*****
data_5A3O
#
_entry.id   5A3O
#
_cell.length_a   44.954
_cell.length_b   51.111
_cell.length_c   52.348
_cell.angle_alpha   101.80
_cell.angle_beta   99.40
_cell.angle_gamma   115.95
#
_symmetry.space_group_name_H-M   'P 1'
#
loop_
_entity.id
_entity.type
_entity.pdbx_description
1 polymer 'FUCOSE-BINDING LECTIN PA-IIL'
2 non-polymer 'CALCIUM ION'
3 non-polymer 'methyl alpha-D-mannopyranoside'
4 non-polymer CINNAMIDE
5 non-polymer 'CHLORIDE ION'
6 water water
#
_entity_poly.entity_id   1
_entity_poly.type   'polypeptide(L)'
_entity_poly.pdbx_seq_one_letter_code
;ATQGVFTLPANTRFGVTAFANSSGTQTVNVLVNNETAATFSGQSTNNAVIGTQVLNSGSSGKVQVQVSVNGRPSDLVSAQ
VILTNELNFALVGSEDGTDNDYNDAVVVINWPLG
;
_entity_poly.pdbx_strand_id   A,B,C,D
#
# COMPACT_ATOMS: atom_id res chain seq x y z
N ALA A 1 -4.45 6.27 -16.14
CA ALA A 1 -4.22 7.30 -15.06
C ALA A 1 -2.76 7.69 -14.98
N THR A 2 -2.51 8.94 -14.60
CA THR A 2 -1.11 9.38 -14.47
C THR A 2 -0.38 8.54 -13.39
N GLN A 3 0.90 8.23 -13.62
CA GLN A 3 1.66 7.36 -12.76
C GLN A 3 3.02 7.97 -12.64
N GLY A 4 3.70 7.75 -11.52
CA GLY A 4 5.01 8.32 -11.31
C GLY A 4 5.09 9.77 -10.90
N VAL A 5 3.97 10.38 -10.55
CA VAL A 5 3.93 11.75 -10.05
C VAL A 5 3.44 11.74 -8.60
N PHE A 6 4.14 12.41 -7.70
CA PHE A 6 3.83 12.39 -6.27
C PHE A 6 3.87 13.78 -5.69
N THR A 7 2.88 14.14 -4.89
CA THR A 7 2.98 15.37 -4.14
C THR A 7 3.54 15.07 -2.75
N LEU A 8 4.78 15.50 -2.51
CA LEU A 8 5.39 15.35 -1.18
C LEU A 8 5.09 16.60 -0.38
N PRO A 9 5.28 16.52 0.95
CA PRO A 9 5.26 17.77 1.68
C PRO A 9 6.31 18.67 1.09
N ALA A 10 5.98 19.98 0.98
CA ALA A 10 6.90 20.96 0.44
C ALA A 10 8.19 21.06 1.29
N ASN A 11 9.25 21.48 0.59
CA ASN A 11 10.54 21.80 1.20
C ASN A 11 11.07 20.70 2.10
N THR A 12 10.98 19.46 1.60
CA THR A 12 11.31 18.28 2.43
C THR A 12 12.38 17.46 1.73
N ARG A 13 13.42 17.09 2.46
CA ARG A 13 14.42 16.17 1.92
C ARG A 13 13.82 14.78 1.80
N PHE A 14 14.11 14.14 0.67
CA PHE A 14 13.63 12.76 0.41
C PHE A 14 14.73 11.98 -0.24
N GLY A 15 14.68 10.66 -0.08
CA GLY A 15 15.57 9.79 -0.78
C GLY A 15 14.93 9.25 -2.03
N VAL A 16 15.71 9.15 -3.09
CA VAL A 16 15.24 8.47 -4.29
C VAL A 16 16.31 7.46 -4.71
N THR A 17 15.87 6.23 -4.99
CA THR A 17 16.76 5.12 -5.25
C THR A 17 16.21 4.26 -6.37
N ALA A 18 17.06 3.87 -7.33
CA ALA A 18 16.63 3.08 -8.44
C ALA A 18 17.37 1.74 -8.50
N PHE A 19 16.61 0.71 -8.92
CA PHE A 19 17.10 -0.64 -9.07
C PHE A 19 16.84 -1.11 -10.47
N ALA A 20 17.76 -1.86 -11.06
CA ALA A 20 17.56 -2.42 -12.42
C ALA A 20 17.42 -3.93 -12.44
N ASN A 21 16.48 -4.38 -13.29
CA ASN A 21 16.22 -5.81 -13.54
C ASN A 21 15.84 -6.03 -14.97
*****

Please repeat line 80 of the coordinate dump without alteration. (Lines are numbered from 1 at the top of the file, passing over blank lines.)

CA VAL A 16 15.24 8.47 -4.29